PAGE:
Having the right talent doesn't necessarily mean instant success, but it's a good step down the correct path. Nikkei Asian Review recently reported that Chinese chipmakers Quanxin Integrated Circuit Manufacturing (QXIC) and Wuhan Hongxin Semiconductor Manufacturing Co. (HSMC) have recruited over 100 ex-TSMC engineers and managers since last year.
The two government-backed companies are newcomers to the chipmaking game. HSMC and QXIC came into existence in 2017 and 2019, respectively, as pawns in China's push for self-sufficiency. Former TSMC top executives head HSMC and QXIC. One of Nikkei's sources claimed that HSMC offered compensation packages that were simply too attractive to refuse. Remuneration was reportedly two to 2.5 times higher than what the person's annual salary with bonuses at TSMC.
HSMC and QXIC are focusing on the 14nm and 12nm manufacturing processes. The aforementioned process nodes are admittedly outdated by TSMC's standard, but they should prove to be quite beneficial for China. HSMC plans to have a $18.4 billion fab up by 2022 to manufacture 14nm chips. Its roadmap eventually leads to 7nm offerings too.
TSMC has good reasons to worry about losing its assets, especially when there is a possibility that the chipmaker's trade secrets could illicitly exchange hands in the transition process. TSMC's annual turnover rate is less than 5%. Nevertheless, TSMC has started to take action to protect its intellectual property, such as requesting equipment manufacturers to sign an agreement to not sell TSMC's customized tools to HSMC or QXIC.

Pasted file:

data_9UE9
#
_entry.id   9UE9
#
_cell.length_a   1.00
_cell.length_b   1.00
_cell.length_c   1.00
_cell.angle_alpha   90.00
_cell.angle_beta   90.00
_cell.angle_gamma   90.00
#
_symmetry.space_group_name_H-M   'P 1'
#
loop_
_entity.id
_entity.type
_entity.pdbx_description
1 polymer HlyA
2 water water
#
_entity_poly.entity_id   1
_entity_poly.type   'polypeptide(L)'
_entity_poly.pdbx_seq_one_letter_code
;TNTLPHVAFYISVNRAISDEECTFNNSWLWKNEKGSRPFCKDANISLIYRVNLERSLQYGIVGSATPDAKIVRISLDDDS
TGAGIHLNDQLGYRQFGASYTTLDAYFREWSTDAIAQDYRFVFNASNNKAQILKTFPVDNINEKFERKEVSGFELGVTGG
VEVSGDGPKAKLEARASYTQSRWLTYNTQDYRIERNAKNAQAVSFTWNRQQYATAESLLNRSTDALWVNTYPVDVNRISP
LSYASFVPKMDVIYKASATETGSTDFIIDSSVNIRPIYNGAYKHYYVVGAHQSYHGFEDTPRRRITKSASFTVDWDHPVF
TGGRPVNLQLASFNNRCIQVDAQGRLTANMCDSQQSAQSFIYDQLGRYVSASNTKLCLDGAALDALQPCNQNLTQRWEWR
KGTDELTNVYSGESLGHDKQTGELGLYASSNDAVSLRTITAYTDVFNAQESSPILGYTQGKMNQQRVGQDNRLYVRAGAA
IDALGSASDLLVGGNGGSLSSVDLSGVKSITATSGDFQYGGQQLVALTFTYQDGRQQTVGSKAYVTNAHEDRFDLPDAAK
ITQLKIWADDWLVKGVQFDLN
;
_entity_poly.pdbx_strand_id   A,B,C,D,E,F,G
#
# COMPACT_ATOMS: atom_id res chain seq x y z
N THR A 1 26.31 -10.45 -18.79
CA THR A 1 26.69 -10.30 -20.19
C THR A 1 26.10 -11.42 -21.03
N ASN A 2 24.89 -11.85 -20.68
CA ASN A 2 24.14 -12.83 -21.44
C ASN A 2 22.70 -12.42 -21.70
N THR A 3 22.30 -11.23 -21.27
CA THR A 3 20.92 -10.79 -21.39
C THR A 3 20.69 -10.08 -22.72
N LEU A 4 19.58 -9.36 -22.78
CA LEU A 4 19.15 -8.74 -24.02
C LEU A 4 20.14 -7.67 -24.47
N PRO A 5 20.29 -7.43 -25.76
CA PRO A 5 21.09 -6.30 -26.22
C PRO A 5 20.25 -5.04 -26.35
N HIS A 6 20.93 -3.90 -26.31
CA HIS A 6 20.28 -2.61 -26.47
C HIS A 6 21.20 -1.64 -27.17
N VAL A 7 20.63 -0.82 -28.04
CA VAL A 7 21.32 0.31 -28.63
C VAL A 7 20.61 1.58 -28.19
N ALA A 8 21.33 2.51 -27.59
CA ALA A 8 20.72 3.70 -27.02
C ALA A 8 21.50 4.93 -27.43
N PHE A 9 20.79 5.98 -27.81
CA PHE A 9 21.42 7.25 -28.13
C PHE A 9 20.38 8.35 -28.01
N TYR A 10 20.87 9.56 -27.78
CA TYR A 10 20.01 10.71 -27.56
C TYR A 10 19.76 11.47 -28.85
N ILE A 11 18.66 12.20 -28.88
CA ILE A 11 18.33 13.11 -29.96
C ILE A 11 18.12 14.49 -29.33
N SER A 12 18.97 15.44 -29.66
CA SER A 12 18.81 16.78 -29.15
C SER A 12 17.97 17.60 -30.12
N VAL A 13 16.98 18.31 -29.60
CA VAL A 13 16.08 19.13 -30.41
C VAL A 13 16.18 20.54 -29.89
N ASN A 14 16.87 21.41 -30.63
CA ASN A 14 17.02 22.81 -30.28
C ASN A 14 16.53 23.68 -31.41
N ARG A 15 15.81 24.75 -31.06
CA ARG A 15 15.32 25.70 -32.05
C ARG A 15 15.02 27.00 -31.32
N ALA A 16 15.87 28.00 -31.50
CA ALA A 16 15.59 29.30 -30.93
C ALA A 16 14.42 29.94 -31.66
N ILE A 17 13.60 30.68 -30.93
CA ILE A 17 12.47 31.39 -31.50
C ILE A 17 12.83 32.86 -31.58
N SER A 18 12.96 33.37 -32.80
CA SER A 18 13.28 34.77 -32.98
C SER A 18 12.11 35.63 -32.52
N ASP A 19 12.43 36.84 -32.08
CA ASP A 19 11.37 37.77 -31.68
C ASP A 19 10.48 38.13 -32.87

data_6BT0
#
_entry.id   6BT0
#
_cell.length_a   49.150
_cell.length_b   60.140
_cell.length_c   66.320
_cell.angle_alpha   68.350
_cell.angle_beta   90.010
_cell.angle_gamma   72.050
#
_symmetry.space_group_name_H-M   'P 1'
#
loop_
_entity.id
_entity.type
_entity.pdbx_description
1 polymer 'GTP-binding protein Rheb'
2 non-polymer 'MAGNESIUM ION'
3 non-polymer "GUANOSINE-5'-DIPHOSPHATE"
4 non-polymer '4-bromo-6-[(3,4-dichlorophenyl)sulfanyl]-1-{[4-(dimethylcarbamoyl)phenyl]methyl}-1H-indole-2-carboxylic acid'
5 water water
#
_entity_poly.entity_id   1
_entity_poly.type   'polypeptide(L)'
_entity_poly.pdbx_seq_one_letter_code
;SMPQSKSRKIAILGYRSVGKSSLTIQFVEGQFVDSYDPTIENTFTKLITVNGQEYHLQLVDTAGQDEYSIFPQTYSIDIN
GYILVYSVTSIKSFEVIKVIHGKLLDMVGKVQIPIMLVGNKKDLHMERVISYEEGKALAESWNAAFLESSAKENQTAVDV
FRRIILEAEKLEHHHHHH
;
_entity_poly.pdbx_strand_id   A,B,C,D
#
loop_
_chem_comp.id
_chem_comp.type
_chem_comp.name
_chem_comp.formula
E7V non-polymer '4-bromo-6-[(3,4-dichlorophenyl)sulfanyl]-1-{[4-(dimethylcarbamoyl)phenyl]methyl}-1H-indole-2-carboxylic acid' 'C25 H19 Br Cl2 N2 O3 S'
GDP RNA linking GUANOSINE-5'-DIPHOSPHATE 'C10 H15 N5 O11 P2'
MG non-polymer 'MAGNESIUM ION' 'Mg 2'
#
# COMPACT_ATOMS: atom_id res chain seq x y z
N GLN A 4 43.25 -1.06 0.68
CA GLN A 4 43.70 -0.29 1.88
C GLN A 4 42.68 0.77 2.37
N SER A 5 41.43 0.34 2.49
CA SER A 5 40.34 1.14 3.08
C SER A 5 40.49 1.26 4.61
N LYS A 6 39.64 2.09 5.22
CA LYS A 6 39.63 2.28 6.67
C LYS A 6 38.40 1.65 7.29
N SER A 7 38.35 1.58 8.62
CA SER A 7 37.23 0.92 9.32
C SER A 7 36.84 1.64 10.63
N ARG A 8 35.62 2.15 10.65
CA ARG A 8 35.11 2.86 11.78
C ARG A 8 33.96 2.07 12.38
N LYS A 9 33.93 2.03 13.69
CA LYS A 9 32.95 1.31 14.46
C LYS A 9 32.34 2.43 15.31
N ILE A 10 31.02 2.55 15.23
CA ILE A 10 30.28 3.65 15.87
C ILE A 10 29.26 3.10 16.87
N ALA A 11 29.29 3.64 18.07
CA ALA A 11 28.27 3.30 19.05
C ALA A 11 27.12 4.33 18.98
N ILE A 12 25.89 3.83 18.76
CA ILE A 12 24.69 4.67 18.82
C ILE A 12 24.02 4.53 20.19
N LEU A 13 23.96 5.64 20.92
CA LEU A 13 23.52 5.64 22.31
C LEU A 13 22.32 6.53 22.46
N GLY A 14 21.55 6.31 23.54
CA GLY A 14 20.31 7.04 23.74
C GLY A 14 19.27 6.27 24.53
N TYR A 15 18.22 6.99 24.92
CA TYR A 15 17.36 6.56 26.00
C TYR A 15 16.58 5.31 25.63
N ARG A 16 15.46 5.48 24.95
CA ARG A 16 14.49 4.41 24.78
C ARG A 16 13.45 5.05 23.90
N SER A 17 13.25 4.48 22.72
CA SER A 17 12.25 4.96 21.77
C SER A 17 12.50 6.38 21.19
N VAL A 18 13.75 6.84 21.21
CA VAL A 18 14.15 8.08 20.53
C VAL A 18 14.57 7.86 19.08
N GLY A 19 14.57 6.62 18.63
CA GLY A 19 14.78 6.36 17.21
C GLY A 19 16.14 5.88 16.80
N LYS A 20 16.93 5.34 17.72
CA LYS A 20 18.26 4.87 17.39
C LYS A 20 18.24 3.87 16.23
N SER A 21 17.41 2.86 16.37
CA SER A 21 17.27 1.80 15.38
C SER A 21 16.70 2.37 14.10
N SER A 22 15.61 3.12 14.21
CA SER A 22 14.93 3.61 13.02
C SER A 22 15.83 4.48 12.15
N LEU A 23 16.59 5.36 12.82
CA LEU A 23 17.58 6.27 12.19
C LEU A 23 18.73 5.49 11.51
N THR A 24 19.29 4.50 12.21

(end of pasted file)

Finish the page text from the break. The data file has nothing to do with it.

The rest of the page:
A previous Nikkei report revealed that Taiwan has lost over 3,000 chip engineers to China. It goes without saying that TSMC was a bit worried when QXIC miraculously opened up a research and development center nearby TSMC's 5nm plant in south Taiwan. QXIC certainly didn't set up shop there for the weather.
China has a knack for poaching the right talent and welcomes rival industry veterans with opened arms. The Chinese chipmakers not only throw more money at their prospects, but also offer them the opportunity to grow inside the organization. The problem is that the country currently runs several big chipmaking projects simultaneously, but the talent pool is only so small. The Chinese chipmakers will eventually end up fighting among themselves for the next prospect.